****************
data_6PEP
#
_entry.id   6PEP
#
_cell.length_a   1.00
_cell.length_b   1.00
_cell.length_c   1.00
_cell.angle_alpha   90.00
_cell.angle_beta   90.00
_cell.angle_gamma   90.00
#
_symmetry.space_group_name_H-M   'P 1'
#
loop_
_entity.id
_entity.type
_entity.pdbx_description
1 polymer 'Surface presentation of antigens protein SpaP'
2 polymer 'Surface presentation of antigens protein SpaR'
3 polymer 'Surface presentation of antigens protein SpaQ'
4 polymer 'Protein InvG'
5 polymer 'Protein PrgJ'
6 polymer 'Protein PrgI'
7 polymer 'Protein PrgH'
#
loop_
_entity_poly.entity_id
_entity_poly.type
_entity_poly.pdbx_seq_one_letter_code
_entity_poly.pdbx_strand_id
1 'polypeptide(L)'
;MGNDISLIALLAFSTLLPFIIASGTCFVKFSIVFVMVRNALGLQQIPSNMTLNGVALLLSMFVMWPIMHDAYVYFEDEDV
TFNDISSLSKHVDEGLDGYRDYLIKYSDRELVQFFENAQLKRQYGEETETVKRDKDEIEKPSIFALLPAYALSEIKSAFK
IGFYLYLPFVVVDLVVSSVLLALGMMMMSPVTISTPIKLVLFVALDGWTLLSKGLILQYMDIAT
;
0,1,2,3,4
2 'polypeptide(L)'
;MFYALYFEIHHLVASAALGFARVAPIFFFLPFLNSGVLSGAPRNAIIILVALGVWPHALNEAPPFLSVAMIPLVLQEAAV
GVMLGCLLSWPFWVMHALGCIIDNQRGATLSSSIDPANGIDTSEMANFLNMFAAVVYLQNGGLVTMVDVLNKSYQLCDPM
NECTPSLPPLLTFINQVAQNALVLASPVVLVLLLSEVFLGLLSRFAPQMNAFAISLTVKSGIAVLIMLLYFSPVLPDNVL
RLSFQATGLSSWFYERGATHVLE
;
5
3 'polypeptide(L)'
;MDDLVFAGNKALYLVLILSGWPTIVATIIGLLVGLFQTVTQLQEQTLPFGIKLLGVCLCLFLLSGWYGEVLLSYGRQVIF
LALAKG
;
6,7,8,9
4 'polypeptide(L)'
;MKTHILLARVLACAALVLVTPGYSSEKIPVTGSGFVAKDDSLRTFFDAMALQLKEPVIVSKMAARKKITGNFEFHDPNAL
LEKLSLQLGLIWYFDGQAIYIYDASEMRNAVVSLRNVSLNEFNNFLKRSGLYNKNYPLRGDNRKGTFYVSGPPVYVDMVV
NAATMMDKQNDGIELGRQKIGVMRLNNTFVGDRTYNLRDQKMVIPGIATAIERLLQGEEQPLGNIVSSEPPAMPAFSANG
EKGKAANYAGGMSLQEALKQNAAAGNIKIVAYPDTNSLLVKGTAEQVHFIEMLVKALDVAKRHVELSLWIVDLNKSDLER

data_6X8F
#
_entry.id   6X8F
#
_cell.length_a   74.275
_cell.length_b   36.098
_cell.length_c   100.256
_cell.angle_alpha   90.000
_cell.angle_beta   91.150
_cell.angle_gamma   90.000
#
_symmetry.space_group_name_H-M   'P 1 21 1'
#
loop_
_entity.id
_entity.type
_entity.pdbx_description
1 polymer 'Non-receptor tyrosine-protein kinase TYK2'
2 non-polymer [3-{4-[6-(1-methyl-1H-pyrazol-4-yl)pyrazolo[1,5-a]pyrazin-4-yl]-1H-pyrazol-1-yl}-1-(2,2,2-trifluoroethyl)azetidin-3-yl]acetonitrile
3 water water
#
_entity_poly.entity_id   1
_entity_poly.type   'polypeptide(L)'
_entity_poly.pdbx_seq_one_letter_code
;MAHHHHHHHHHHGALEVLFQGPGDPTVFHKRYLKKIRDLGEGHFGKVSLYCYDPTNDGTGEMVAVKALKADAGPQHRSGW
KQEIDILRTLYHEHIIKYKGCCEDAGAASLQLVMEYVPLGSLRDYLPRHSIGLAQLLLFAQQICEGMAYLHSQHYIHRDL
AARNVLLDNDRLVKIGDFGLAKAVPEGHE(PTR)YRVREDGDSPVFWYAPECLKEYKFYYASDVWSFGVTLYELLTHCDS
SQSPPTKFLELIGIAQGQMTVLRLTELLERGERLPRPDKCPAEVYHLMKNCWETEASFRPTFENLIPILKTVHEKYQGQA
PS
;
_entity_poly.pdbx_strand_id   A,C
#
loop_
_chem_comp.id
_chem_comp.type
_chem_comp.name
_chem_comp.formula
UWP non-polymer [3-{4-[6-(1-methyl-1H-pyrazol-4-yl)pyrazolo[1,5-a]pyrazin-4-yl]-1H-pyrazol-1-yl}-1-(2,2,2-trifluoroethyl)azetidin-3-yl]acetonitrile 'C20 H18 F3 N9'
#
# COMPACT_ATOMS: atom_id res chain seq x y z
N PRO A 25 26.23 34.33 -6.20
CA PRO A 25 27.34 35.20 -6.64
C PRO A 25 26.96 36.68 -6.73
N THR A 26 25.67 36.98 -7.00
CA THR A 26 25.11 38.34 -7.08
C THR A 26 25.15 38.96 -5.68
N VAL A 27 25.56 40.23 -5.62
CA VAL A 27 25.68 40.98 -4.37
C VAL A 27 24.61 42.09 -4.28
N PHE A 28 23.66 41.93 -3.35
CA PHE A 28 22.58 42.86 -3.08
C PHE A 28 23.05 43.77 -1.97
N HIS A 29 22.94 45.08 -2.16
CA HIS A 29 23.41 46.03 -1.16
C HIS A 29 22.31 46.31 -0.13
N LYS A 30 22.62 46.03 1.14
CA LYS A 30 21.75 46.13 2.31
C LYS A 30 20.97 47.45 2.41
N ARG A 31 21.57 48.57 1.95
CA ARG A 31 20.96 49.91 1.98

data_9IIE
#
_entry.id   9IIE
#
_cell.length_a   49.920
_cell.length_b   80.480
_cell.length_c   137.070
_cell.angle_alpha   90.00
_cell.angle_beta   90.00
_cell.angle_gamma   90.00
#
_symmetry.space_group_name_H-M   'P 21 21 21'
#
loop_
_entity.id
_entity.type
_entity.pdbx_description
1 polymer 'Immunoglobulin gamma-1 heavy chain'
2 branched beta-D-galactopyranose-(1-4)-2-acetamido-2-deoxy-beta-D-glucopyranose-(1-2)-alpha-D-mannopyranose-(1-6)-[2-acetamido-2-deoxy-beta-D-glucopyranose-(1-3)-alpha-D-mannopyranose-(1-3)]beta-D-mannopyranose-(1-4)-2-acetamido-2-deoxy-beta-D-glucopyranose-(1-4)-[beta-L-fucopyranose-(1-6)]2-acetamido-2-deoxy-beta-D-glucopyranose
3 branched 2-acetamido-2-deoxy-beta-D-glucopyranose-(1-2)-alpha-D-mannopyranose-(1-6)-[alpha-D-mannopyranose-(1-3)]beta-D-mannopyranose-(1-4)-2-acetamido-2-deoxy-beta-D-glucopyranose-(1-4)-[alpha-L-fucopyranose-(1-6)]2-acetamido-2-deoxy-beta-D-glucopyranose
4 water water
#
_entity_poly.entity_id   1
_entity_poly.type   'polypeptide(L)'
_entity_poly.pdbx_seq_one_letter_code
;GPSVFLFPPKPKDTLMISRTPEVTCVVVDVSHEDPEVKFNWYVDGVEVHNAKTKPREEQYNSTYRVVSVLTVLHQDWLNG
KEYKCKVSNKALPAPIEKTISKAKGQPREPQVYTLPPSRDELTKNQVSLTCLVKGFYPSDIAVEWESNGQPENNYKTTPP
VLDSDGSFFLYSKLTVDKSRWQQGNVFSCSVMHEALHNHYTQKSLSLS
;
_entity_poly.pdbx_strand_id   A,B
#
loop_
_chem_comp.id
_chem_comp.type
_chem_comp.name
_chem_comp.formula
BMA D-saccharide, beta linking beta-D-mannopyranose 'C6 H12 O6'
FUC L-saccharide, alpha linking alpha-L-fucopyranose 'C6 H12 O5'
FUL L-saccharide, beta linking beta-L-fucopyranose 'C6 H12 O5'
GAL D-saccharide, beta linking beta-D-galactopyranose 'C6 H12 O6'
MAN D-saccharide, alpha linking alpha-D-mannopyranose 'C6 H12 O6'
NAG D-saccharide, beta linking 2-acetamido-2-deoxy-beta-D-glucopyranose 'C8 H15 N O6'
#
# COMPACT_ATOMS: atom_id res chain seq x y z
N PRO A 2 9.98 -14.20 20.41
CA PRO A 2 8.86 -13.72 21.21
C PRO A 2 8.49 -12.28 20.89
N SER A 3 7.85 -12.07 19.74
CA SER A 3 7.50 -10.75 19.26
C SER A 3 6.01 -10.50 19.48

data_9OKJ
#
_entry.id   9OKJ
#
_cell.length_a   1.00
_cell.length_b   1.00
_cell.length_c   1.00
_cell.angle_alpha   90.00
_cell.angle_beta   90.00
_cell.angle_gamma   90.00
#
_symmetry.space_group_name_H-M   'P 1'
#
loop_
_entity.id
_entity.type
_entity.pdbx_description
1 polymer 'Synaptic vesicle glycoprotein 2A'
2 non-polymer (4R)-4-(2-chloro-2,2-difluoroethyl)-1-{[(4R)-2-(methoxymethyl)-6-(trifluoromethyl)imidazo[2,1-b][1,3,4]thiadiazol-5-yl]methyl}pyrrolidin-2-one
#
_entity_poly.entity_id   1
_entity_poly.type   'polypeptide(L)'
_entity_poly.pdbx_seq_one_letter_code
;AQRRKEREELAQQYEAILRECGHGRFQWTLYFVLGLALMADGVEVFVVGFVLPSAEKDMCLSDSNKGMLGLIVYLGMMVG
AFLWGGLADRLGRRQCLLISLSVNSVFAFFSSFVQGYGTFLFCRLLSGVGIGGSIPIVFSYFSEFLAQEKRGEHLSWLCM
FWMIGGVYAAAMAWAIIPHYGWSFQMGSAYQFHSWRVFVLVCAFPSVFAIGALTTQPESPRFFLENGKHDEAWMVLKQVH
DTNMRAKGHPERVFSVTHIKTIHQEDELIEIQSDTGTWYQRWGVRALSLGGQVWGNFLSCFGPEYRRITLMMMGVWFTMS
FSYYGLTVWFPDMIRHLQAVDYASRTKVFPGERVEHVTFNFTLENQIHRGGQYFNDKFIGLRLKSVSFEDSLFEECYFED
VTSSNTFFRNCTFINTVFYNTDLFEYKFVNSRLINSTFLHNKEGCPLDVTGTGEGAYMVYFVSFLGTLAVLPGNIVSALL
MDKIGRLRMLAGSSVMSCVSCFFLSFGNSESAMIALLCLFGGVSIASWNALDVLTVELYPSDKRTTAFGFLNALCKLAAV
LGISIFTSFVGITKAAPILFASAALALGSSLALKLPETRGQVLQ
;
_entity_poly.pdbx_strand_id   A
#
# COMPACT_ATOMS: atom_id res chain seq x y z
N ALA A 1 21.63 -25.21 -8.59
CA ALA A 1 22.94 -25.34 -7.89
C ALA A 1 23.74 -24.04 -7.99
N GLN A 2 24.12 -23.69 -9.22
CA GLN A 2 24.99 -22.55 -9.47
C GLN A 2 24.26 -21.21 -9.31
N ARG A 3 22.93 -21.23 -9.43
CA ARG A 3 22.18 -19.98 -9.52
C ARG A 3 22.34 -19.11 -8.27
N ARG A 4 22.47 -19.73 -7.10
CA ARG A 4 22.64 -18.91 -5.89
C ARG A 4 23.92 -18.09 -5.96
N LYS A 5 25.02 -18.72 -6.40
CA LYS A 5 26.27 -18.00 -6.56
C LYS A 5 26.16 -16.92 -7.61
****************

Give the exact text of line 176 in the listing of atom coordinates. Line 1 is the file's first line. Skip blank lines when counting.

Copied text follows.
#